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Window Costs: Expectation vs. Reality
Aside from building an addition or completely remodeling your kitchen, replacing your windows is one of the most expensive home improvement projects you can tackle. However, understanding the cost factors involved will help you get the most out of your budget.
Speaking of budget, many homeowners have unrealistic expectations about how much they should spend. Much of this can be partially attributed to exposure to ads touting  deals as low at $189 per window. While it is possible to find a good deal, you should remember the maxim, "You get what you pay for." Of course, that's not to say you should go out and drop $3,000 per window either.
How much can you expect to pay? If the window frame is intact, most window experts say that in most instances you can expect to spend about $300 - $700 per window, including tear out, disposal and installation (for most standard window sizes). If you’re going with custom windows, that figure can quickly jump above $1000 per window. If you need to replace the window and frame you can expect to spend up to twice as much per window. According to HomeAdvisor’s True Cost Guide, homeowners spent $5,209 on average to replace their windows.
So, what makes some windows more expensive than others? And are they worth it?

As is the case with most products, higher quality equals higher price. The most expensive windows will likely be wood or fiberglass and will feature triple glazed, argon or krypton gas filling and low-E coatings. And while it might be tempting to go with the least expensive windows possible, there are a few reasons you might not want to. For one, cheap windows generally don’t last as long as higher quality windows. In general, windows are built to last between 20 and 30 years. However, many homeowners have found themselves replacing inexpensive windows as soon as ten years after install. Second, inexpensive windows typically don’t look as good. When you consider how visible windows are—and how much they affect the look of your home—it’s wise to spend more to ensure you select windows that complement your home. Third, inexpensive windows won’t be as soundproof and energy-efficient. If you live near a busy street or in an environment prone to excessive heat or cold, it would be wise to invest in nicer windows with low U-factors (two or three).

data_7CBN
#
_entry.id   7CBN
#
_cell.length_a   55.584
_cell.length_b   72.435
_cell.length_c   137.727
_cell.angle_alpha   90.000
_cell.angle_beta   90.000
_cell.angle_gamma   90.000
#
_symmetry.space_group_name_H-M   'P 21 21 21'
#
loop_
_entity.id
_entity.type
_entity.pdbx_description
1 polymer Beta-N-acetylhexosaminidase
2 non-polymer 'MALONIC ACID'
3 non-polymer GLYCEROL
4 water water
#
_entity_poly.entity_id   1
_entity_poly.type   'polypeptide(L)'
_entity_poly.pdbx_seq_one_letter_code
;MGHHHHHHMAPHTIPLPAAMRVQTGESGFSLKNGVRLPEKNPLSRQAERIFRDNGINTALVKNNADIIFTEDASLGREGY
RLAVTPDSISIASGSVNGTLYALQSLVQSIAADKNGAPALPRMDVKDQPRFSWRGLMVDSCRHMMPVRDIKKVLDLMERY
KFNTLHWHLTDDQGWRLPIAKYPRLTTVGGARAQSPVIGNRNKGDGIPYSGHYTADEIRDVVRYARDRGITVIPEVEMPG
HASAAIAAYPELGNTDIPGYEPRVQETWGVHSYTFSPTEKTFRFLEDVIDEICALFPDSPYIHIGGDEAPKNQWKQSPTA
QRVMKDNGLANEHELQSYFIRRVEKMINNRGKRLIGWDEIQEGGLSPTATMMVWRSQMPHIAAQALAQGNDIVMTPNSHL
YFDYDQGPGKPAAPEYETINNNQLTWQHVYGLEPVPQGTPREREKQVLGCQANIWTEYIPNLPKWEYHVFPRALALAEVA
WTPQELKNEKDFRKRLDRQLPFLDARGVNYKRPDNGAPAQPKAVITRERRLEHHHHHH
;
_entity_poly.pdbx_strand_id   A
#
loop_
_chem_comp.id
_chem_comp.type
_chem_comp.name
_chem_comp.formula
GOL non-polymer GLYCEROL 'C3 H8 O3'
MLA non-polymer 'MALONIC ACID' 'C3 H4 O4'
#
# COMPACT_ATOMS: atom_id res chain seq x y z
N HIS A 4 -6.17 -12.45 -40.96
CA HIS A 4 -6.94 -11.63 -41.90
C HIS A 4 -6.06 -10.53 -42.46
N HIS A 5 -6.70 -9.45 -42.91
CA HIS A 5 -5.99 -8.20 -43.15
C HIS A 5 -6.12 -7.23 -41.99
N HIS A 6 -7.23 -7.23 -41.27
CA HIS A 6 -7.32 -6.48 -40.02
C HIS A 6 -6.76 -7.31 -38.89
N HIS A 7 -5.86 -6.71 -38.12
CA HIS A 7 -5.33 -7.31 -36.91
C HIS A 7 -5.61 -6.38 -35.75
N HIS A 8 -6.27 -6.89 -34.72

That being said, just because you don’t want to go with the cheapest option doesn’t mean you should automatically go with the most expensive option, especially since the ROI will be incremental. Unless you have the budget to spare or prefer the aesthetics afforded by more expensive windows, save yourself the cash and go with mid-grade windows.
Does your home have old, drafty, single-pane windows that barely open or have rotted frames? Do you plan on staying in your home for the next ten years? Are you tired of dealing with condensation or high utility bills? If so, then it’s time for new windows. For one, inoperable windows pose a safety hazard, especially if there’s a fire. Second, old, inefficient windows affect your utility bills, indoor air quality and home value. But, if you’re making the decision solely on energy savings, replacing windows that are otherwise functional doesn’t make much sense as the energy savings won’t be enough to justify the investment, even if you are upgrading from old, single-pane windows.

If you are ready to move forward with your window project, HomeAdvisor recommends getting quotes from at least three contractors. Our ProFinder tool will help you find a screened and rated pro in your area.

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